Fitting an electric vehicle charge point could add £50,000 to your home’s value

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The UK is making the switch from combustion-engined vehicles to those powered by electricity.

In 2030, the first phase of the UK’s plan to stop the sale of petrol and diesel vehicles begins, and by 2035, only pure electric vehicles can be sold new.

Official figures show electric vehicle sales are on the rise, and although they still only make up a small market share, so far in 2021 EV sales are up 86 per cent on 2020.

With this in mind, it’s perhaps no surprise to learn that homes with electric vehicle charge points installed are already worth more than those without.

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Letting experts Mashroom have collated data for landlords to find the green upgrades that could add the most value to their property.

It points to research from car leasing firm Riverdale, which analysed the value of 1,000 homes and found 76 per cent with an EV charger were worth more than the local average.

The difference can be significant, too, with these homes typically going for about £50,000 more than homes without a charger.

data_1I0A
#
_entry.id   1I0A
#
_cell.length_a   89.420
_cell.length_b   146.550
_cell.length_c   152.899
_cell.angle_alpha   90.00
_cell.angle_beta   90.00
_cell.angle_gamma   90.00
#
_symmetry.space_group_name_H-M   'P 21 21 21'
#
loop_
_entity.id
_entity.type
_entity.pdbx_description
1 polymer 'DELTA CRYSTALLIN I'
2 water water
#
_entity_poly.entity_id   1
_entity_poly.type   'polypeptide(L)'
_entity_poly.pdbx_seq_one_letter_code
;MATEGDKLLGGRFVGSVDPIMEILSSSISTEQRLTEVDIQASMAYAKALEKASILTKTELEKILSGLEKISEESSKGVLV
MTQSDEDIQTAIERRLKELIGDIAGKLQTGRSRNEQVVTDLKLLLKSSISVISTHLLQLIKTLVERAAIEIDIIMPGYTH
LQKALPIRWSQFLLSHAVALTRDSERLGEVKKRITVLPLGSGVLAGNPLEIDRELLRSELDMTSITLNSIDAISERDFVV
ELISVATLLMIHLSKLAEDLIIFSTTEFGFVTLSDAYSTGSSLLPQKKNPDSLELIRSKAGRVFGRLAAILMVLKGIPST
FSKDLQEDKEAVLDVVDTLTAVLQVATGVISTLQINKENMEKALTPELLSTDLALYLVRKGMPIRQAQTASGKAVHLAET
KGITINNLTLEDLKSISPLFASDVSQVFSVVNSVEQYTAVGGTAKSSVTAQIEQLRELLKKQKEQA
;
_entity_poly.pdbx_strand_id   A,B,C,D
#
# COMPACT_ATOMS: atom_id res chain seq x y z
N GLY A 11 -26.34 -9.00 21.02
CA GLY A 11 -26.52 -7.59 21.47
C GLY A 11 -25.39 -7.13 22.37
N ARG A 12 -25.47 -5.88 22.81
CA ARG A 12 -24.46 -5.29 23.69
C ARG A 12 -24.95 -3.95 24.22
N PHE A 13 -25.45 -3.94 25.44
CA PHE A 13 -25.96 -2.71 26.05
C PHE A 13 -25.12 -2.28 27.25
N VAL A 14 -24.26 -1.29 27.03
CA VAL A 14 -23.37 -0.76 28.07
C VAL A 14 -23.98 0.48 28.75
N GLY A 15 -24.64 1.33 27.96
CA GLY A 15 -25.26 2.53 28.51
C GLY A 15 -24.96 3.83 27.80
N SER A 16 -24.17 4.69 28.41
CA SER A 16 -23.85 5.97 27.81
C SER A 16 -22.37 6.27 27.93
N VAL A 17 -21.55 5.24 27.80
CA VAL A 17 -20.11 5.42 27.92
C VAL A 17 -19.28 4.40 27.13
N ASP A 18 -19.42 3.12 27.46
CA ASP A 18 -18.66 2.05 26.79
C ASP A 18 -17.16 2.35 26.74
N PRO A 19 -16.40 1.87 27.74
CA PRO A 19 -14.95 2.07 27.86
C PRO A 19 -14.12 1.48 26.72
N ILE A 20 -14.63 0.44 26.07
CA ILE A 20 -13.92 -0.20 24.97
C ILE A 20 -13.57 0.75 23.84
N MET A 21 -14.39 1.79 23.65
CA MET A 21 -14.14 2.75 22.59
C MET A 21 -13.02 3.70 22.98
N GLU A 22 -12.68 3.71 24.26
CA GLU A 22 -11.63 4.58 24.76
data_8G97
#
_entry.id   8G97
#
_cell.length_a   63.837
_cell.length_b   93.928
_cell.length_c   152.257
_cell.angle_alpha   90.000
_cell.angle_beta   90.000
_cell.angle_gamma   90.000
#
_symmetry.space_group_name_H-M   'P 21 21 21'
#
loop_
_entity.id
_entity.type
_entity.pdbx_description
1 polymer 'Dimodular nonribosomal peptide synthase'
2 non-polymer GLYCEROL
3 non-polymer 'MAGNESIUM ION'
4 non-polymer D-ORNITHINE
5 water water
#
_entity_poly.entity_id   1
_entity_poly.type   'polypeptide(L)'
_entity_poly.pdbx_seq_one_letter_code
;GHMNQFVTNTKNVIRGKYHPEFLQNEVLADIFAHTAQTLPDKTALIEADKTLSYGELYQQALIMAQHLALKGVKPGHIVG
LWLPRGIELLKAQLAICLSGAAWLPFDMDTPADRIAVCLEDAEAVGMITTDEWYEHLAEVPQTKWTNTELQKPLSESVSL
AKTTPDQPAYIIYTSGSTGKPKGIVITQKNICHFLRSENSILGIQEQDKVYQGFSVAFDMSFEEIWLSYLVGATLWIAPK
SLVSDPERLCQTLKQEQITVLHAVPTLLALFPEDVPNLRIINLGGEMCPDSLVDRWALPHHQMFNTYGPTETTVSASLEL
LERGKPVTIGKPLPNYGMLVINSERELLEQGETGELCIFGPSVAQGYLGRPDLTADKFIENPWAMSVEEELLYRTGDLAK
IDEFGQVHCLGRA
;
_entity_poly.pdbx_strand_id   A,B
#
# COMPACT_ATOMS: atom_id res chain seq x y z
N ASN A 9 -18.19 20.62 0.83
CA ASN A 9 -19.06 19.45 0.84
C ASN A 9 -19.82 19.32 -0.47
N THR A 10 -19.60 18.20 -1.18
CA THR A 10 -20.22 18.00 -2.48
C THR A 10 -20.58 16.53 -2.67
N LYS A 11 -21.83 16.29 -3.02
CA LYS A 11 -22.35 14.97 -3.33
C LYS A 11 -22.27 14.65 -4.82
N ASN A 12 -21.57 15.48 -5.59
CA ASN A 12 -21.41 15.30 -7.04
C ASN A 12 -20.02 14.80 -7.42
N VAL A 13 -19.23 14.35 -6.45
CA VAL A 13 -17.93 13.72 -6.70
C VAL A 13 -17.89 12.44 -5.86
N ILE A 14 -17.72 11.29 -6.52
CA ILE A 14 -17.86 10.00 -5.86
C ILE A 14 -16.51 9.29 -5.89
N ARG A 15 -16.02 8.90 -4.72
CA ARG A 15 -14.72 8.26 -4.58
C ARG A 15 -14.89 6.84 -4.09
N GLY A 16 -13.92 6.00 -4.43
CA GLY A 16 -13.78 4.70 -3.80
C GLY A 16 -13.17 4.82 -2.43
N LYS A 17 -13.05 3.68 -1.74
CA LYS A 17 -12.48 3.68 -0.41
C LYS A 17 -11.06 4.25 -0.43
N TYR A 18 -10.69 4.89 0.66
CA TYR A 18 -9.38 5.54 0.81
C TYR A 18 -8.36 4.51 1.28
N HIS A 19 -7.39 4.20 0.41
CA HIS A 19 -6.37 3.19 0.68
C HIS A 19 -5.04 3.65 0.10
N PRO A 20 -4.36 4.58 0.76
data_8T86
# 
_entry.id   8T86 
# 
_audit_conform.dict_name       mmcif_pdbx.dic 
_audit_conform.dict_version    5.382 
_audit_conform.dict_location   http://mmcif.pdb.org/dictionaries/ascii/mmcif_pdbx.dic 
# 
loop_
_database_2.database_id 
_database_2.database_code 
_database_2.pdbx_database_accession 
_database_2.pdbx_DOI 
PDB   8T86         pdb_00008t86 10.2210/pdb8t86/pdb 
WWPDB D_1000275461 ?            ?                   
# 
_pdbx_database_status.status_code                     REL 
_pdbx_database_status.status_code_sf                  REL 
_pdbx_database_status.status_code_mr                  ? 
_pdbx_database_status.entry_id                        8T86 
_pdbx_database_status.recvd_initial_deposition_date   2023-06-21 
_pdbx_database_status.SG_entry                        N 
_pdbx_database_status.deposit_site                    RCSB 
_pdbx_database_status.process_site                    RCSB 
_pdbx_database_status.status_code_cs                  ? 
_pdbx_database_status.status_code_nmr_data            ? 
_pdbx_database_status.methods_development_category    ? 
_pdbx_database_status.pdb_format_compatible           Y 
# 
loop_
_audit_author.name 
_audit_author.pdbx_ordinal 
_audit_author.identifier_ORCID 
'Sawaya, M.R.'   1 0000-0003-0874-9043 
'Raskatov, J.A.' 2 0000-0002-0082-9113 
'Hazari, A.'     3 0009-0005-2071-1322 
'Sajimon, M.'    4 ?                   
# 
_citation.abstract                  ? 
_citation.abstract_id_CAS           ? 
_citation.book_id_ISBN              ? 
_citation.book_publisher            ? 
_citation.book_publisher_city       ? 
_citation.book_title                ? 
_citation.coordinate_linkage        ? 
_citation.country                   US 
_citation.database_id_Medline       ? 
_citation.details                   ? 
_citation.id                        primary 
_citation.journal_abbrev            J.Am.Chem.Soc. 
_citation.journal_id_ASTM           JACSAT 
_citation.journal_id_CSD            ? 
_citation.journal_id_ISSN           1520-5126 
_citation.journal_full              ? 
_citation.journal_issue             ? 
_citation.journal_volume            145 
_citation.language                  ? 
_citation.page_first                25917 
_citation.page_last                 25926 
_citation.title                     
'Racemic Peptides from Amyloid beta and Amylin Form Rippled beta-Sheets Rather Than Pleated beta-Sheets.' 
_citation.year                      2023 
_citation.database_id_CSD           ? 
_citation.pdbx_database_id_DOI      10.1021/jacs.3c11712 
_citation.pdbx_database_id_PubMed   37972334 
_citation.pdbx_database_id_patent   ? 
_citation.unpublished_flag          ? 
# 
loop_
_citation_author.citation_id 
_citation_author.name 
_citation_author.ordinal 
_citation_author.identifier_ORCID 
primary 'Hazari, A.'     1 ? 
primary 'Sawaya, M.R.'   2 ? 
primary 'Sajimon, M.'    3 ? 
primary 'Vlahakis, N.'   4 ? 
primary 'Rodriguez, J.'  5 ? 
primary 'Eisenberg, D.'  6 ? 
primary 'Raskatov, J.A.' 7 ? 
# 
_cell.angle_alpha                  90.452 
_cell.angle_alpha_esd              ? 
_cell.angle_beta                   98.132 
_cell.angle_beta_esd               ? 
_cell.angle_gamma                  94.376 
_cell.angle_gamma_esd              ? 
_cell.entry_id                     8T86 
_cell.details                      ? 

This price discrepancy could be set to increase over the next decade as EV uptake increases, with more people seeing a charge point as an essential feature when buying a new home.

Fitting one is hugely cost-effective, as Mashroom estimates a charger costs around £1,000.

Electric vehicle owners can see that cost cut, though, through government schemes designed to encourage EV uptake, while some manufacturers have offers that include free or heavily discounted charge point installation when buying a new EV.

Other cost-effective eco-friendly measures include fitting solar panels, which cost around £6,000 but can add 14 per cent to the value of your property. Switching to double- or triple-glazed windows can cost up to £5,000 but can add 10 per cent to your property.

Insulation, meanwhile, can cost up to £8,000 for semi-detached properties or even £20,000 for a detached home, but will do little to increase its value.

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